Too Much of a Good Thing

We love when our animals are eating and drinking well.  After all, a hearty appetite and ample thirst are positive tangible affirmations about the quality of our pets’ lives.  I think this is the reason why so many people delay consulting with their veterinarian when they notice an obvious increase in their pet’s thirst or appetite.  They ascribe busting into the garbage pail, begging at the dinner table, and eating foreign objects to bad behavior rather than an underlying medical issue.  Filling the water bowl more frequently than normal may simply go unnoticed or may be viewed as simply “more of a good thing.” 

Well, I’m here to provide you with a wake up call! If your dog has recently turned into a major “chowhound” or your kitty has become obsessed with her water bowl, please schedule an appointment with your veterinarian.  An overt increase in thirst or appetite is often a symptom of an underlying medical abnormality.  Increased thirst typically accompanies kidney disease, liver disease, and underlying hormonal imbalances such as diabetes, Addison’s disease (too little cortisone), Cushing’s disease (too much cortisone), and overproduction of thyroid hormone.  A dog or cat whose appetite is uncharacteristically insatiable may have pancreatic disease, gastrointestinal disease, diabetes or Cushing’s disease.  (More information about all of these diseases can be found in Speaking for Spot).    

The good news is that, when associated with disease, increased thirst and appetite tend to be early symptoms.  Paying attention to them sooner rather than later will give you and your vet a head start on making a diagnosis and initiating therapy.  And in most cases, the earlier the disease is diagnosed and treated, the better the prognosis.  Remember, our dogs and cats tend to be creatures of habit.  Anything that seems out of character is deserving of your attention and discussion with your veterinarian.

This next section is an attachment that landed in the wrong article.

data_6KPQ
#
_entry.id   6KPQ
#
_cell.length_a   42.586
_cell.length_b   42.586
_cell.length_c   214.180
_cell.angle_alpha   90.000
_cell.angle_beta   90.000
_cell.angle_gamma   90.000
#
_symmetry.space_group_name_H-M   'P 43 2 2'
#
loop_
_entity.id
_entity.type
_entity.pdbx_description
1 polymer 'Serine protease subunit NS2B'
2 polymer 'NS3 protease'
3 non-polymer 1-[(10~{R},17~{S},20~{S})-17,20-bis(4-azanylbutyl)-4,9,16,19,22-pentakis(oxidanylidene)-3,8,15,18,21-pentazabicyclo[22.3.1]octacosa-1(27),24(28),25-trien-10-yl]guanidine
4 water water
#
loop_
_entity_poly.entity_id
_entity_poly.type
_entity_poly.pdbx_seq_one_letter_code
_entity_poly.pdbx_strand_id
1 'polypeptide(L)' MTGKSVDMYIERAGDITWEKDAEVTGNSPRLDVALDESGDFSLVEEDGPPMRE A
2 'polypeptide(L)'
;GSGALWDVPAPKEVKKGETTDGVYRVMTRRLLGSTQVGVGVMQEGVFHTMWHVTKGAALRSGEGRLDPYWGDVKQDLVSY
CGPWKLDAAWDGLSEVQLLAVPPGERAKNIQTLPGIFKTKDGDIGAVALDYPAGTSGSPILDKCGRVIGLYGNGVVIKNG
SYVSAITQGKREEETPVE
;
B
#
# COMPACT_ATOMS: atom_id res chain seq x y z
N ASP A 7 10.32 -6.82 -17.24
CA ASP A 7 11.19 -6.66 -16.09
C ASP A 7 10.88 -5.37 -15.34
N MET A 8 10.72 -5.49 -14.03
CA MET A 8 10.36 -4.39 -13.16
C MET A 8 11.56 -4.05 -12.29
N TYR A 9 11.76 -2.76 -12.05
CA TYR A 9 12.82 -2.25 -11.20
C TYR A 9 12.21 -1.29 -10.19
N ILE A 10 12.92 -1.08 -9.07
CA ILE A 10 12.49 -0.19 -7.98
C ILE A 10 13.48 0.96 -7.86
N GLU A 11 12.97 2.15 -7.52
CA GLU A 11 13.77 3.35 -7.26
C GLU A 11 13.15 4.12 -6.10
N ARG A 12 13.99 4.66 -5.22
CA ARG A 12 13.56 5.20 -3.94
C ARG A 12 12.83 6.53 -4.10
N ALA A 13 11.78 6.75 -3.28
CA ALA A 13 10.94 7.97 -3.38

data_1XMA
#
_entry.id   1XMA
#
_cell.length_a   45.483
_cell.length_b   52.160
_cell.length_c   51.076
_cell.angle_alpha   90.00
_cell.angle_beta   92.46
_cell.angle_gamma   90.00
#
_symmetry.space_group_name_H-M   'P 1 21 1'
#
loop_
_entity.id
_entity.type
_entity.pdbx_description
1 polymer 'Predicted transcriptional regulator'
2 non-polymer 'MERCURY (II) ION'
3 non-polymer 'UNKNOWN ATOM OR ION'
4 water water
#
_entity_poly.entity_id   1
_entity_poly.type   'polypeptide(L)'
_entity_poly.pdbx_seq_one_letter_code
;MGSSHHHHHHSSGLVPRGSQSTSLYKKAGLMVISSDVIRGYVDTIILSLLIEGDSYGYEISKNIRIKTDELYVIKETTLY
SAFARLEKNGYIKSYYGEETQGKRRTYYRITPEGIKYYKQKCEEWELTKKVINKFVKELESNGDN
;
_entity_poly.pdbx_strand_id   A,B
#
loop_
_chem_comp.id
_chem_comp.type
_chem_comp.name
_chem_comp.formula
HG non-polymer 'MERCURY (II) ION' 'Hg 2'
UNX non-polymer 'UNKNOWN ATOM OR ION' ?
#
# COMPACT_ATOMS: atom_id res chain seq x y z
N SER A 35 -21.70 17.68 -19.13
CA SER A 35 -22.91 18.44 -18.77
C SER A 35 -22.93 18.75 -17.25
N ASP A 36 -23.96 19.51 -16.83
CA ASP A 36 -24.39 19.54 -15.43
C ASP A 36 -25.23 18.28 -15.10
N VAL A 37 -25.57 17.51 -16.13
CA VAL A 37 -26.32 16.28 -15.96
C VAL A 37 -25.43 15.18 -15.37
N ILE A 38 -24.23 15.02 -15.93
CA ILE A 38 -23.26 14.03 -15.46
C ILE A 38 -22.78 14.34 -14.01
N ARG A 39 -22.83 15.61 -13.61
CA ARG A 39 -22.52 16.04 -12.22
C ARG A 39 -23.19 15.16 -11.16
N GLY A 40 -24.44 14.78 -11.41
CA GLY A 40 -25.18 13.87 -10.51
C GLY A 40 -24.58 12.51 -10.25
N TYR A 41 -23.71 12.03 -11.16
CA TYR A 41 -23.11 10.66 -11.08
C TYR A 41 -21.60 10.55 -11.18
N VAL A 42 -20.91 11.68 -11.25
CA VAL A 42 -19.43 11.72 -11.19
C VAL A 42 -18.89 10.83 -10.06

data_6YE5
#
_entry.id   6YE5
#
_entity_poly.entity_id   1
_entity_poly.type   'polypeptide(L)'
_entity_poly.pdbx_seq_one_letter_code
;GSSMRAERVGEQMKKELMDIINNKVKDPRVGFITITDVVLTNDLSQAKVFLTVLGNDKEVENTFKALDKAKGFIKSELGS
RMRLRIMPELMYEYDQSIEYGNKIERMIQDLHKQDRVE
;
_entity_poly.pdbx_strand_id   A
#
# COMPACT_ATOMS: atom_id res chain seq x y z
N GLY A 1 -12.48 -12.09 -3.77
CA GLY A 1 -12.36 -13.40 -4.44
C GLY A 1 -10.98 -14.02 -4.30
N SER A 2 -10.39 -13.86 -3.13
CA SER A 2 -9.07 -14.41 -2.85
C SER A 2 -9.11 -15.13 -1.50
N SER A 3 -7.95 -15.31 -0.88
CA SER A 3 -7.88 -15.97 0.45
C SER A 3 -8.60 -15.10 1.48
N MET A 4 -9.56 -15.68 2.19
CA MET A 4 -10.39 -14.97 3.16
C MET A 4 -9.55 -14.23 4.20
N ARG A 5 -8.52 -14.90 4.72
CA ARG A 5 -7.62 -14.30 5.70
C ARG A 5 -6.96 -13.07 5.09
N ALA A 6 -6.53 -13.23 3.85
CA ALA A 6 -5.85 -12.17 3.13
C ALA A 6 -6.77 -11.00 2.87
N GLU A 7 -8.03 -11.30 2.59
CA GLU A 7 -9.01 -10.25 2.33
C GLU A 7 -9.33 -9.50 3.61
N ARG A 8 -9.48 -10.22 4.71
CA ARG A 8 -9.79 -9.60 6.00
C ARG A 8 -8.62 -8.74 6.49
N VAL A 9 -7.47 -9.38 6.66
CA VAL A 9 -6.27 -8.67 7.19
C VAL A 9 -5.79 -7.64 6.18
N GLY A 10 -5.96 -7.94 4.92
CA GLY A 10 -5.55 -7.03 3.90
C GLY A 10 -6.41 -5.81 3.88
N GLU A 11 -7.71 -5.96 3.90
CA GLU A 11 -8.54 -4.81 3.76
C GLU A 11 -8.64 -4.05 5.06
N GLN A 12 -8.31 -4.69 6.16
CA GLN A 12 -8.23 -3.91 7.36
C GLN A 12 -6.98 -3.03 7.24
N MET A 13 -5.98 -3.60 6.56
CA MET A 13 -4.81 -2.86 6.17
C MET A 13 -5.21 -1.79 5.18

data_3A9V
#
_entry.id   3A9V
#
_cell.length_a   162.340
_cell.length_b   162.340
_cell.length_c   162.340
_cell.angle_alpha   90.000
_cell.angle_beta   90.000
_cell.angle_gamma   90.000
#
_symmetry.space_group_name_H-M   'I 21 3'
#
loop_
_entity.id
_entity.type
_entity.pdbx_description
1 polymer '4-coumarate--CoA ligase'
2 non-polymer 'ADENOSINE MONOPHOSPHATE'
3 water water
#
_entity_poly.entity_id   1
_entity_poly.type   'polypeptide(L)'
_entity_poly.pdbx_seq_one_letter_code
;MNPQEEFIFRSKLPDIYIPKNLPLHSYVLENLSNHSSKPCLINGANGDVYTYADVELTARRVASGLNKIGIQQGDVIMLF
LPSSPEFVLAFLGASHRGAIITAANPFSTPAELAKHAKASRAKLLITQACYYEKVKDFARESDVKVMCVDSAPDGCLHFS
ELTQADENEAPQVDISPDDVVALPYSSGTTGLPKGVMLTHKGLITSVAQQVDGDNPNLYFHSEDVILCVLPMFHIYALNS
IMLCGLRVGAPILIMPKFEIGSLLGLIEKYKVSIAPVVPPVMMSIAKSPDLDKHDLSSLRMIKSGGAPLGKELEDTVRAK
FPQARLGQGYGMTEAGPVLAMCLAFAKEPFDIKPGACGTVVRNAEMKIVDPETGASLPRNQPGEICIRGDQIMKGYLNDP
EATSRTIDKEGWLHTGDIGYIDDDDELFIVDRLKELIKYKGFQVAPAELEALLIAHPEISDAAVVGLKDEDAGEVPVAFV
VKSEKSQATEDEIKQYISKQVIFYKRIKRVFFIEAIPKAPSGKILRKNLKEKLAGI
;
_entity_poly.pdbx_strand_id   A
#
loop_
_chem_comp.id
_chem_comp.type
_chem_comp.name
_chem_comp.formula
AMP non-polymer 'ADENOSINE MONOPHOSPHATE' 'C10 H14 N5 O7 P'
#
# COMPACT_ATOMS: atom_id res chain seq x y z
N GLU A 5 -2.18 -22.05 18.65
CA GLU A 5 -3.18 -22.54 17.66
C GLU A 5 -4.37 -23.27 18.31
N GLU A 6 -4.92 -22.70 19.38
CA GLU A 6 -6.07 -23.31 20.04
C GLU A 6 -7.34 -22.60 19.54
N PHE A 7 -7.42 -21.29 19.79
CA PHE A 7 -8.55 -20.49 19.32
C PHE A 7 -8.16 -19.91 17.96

Best wishes to you and your four-legged family members for abundant good health,

Nancy Kay, DVM
Diplomate, American College of Veterinary Internal Medicine
Recipient, American Animal Hospital Association 2009 Animal Welfare and Humane Ethics Award
Recipient, 2009 Dog Writers Association of America Award for Best Blog
Recipient, 2009 Eukanuba Canine Health Award
Author of Speaking for Spot: Be the Advocate Your Dog Needs to Live a Happy, Healthy, Longer Life

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Please visit to read excerpts from Speaking for Spot. There you will also find “Advocacy Aids”- helpful health forms you can download and use for your own dog, and a collection of published articles on advocating for your pet’s health. Speaking for Spot is available at, local bookstores, or your favorite online book seller.

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